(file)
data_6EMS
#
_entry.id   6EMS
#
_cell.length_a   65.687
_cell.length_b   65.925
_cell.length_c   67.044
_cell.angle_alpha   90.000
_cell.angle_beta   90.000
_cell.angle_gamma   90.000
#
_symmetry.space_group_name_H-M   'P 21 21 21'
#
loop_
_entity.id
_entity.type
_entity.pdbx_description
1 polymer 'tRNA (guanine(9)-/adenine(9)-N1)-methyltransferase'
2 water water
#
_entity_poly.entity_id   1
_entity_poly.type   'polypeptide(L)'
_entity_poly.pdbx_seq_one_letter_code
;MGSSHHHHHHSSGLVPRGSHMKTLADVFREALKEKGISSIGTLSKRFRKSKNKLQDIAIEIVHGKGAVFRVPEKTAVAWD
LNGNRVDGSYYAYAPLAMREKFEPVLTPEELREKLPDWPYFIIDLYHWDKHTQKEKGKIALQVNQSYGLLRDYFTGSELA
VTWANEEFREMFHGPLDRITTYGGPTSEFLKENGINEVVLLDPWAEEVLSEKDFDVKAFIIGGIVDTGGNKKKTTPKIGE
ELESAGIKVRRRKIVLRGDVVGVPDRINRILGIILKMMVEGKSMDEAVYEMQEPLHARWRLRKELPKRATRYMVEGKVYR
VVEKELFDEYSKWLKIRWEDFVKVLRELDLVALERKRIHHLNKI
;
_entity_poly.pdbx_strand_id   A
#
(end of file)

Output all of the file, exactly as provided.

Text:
data_6EMS
#
_entry.id   6EMS
#
_cell.length_a   65.687
_cell.length_b   65.925
_cell.length_c   67.044
_cell.angle_alpha   90.000
_cell.angle_beta   90.000
_cell.angle_gamma   90.000
#
_symmetry.space_group_name_H-M   'P 21 21 21'
#
loop_
_entity.id
_entity.type
_entity.pdbx_description
1 polymer 'tRNA (guanine(9)-/adenine(9)-N1)-methyltransferase'
2 water water
#
_entity_poly.entity_id   1
_entity_poly.type   'polypeptide(L)'
_entity_poly.pdbx_seq_one_letter_code
;MGSSHHHHHHSSGLVPRGSHMKTLADVFREALKEKGISSIGTLSKRFRKSKNKLQDIAIEIVHGKGAVFRVPEKTAVAWD
LNGNRVDGSYYAYAPLAMREKFEPVLTPEELREKLPDWPYFIIDLYHWDKHTQKEKGKIALQVNQSYGLLRDYFTGSELA
VTWANEEFREMFHGPLDRITTYGGPTSEFLKENGINEVVLLDPWAEEVLSEKDFDVKAFIIGGIVDTGGNKKKTTPKIGE
ELESAGIKVRRRKIVLRGDVVGVPDRINRILGIILKMMVEGKSMDEAVYEMQEPLHARWRLRKELPKRATRYMVEGKVYR
VVEKELFDEYSKWLKIRWEDFVKVLRELDLVALERKRIHHLNKI
;
_entity_poly.pdbx_strand_id   A
#